Going to Elementary School!

It’s almost time to go back to school!  What does the elementary school staff really want from you and your family?

The school staff really wants your child to be safe and secure in any situation that arises.  In elementary school, that includes bathroom accidents, getting sick at school, and skinning knees or breaking an arm on the playground.  Sometimes school lets out early because of weather or a power failure, and children are worried about getting home.  Many children have medical issues that might have to be addressed during the school day.  And sometimes elementary school children just get upset about something that happens at school.

It’s extremely important that the teacher knows exactly who to call in an emergency and the names of everyone who is allowed to pick up your child from school.  If there is a messy custody issue going on, the school cannot protect your child unless the court orders are on file.  And if your contact information changes during the school year, let your child’s teacher know right away.  Emergencies happen every day, and children get very upset when parents cannot be reached.

Teachers in the primary grades often ask parents to bring a change of clothes to school because little ones have bathroom accidents, spill food and drinks, and get muddy on the playground.

And while we’re on the topic of clothing, elementary school teachers really appreciate it when parents send children to school in clothing that is appropriate to the weather, comfortable, and appropriate for play at recess and P.E.  This includes shoes!  It’s hard to participate in P.E. or play with friends on the playground in flip-flops or heels.  And remember that your child should be able to independently handle their own clothes in the bathroom.  This means that if your child cannot handle buttons or zippers, don’t send them to school in clothes that have to be buttoned or zipped.

Lunch time in elementary school is usually 30 minutes long, and the teachers eat their own lunch while supervising their class in the cafeteria.  If children come to school with a lunch box, a thermos, and/or packaged food that they can’t open independently, it makes it very difficult to move the class in and out of the cafeteria on time.  And if children come to school with food they won’t eat, it can make for a hungry, cranky afternoon.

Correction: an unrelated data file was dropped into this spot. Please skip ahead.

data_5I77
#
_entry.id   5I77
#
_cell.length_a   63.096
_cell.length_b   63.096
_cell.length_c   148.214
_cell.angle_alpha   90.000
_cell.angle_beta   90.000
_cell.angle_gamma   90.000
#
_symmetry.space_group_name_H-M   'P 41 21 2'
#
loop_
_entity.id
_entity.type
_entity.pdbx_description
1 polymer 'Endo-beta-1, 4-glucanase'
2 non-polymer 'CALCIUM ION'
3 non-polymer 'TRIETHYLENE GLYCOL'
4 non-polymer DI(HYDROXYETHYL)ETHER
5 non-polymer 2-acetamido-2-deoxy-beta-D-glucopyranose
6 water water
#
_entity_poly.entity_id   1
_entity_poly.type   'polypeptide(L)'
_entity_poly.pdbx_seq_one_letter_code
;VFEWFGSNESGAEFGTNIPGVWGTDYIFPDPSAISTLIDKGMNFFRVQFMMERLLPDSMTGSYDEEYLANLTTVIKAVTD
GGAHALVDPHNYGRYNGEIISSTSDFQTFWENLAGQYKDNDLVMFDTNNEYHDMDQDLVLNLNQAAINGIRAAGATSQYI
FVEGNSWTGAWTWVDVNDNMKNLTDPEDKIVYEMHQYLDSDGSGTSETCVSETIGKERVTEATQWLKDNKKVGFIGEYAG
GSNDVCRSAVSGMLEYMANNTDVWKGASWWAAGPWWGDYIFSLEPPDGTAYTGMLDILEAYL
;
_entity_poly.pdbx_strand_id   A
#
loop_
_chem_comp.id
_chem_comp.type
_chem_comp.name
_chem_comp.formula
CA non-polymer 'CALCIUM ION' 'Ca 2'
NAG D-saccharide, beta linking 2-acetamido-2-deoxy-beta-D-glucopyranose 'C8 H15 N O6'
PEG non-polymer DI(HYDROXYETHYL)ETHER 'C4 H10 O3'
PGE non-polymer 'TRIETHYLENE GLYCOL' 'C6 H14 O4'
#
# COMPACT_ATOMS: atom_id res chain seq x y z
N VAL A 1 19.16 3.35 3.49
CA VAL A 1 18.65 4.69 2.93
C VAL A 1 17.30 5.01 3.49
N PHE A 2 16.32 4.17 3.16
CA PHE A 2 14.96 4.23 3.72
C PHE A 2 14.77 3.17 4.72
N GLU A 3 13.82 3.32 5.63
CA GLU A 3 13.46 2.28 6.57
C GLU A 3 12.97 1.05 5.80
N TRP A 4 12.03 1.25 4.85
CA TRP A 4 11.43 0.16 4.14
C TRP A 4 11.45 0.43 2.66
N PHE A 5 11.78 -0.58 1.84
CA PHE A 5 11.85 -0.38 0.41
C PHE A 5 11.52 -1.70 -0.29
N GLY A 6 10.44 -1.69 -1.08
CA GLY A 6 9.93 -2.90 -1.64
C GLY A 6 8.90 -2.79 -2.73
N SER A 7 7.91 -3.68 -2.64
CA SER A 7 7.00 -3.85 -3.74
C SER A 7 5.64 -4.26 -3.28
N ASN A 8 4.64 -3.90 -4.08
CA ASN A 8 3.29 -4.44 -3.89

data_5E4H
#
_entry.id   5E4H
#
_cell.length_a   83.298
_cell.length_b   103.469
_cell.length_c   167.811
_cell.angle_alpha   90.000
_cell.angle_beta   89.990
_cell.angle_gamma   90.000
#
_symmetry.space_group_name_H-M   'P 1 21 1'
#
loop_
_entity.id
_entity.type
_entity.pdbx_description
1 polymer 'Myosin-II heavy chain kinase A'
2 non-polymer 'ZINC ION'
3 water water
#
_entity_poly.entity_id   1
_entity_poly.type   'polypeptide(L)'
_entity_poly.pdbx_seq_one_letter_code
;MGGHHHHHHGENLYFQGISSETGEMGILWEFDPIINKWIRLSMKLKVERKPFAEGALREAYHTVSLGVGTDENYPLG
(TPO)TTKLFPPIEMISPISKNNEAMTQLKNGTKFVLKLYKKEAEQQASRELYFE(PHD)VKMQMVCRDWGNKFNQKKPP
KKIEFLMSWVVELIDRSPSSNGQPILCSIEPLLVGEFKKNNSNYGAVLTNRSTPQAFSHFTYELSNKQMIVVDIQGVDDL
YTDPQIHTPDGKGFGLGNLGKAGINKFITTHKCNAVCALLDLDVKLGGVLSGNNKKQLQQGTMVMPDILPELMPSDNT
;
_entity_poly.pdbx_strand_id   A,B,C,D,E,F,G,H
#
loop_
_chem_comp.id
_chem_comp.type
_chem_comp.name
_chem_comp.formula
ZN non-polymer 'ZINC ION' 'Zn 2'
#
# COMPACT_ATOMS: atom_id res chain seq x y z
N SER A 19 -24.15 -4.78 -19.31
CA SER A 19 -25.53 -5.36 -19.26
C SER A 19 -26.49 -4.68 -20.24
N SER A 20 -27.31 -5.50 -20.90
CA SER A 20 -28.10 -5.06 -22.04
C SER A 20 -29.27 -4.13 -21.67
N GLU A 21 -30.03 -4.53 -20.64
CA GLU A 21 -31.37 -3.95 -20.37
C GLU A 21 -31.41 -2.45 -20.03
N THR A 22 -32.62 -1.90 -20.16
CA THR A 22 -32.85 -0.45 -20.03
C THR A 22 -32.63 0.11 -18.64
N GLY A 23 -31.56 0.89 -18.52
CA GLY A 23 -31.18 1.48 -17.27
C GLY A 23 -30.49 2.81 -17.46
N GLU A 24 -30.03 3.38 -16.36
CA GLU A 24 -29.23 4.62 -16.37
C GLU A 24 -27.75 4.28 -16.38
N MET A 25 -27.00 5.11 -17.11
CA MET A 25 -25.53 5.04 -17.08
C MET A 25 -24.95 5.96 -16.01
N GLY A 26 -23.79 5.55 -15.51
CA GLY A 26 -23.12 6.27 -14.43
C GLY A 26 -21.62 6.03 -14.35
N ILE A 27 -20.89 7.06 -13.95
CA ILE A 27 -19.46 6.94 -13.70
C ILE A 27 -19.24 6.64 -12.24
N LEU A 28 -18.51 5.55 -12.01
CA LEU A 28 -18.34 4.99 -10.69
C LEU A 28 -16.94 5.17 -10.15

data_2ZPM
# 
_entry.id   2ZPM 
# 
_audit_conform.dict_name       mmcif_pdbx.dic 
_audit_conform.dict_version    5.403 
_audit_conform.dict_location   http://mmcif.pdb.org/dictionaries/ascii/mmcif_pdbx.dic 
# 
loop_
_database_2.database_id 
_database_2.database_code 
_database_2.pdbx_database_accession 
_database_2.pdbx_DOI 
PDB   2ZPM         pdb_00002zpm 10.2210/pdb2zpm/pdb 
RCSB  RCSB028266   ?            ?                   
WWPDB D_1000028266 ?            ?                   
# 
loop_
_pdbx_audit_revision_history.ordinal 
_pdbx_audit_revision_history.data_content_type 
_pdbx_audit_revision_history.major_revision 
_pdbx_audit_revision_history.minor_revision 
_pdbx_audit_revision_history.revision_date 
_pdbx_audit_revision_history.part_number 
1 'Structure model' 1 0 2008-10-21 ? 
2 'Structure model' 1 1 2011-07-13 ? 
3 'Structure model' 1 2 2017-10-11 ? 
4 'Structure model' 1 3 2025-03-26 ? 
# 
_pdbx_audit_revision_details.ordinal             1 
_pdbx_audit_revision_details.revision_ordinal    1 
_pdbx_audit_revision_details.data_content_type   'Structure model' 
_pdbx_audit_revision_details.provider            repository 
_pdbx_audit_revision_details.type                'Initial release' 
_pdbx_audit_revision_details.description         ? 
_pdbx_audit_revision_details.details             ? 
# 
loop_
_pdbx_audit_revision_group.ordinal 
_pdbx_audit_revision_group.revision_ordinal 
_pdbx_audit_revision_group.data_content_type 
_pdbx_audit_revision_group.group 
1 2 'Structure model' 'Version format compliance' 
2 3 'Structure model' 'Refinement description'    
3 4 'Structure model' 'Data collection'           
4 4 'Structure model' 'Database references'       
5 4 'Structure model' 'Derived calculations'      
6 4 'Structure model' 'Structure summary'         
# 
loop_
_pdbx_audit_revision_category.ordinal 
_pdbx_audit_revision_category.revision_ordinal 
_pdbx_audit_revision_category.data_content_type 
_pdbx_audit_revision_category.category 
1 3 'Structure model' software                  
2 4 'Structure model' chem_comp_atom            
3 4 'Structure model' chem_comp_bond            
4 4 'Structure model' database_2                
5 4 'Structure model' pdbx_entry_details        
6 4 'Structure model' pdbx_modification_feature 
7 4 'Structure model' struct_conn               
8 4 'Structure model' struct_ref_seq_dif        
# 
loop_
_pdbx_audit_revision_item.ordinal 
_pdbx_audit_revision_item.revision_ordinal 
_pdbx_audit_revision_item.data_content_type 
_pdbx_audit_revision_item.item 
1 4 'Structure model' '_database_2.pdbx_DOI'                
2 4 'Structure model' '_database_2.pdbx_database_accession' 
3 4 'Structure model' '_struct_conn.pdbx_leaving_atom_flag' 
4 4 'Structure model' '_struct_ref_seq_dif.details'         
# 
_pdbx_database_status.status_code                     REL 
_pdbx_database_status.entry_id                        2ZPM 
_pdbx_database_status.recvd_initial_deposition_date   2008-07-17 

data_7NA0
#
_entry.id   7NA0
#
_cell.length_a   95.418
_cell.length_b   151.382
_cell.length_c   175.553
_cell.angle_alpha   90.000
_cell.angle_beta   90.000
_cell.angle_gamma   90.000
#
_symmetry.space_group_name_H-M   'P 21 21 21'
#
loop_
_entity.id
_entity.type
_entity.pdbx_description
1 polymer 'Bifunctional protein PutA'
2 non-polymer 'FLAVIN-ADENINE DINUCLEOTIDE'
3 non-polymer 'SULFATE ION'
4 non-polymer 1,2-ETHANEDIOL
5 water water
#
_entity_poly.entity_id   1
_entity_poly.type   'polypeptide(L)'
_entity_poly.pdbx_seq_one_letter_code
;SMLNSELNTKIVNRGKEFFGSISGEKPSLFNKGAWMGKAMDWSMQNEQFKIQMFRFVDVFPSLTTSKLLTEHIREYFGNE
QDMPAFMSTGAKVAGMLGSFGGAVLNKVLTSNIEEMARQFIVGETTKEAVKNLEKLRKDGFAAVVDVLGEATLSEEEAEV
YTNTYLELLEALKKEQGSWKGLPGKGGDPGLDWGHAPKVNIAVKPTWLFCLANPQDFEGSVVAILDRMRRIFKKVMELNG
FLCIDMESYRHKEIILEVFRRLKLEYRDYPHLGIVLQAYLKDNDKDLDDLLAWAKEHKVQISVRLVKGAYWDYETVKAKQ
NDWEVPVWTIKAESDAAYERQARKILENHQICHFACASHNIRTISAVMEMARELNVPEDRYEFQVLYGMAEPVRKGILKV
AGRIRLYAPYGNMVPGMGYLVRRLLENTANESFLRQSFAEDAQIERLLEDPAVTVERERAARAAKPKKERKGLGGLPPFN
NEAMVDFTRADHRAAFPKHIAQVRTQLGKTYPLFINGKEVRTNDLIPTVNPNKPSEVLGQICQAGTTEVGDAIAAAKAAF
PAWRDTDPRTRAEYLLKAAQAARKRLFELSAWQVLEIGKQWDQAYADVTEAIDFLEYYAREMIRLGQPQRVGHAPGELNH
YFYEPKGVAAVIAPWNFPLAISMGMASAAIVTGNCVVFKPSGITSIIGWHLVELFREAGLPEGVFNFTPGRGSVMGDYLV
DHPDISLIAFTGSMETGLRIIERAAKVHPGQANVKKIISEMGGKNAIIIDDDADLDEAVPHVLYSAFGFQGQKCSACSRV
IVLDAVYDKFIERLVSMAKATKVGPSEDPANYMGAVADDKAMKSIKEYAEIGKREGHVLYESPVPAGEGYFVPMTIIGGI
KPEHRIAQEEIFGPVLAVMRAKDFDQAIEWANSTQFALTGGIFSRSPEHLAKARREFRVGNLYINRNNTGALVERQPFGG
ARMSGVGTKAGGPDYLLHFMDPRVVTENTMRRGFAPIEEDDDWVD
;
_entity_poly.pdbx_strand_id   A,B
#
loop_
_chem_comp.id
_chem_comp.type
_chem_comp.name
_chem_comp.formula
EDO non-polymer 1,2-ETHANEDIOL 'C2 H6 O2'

Many parents have complicated lives and the plans for after school transportation and child care can change from day to day.  Children feel most secure in a predictable environment, which means they need to know what’s going to happen every day. It’s especially difficult for teachers and children when parents routinely call at the last minute to make changes.  Every year mistakes are made and children are sent to the wrong place or put on the wrong bus.  That’s scary for everyone!  If a routine plan is impossible for you, consider enrolling your child in an after-school program that can provide safe, consistent after-school child care.

The teachers (and the other parents) really appreciate it if you keep your children home when they are sick.  I know it can be a real challenge to find child care or take a day off work, but sick children do not learn.  What sick children do is spread germs all over the classroom!  Make a plan for when your child is sick so everyone else can stay well.

Let’s sum up:

  • Give the teacher detailed, complete information on how to contact you or another family member and who has permission to pick up your child.  Keep this information updated through out the year.
  • If you have legal custody papers, make sure the school has a copy on file in the office.
  • Keep a set of clean clothes at school if requested by the teacher.
  • Send your child to school in clothes and shoes that allow him to participate fully in all school activities.  Make sure that your child can independently handle his own clothing.
  • Send your child to school with a lunch that she will eat, packaged in a way that she can handle independently.
  • Figure out a safe, reliable, consistent system for after-school care.
  • Keep sick children home from school.

It’s going to be a great school year!

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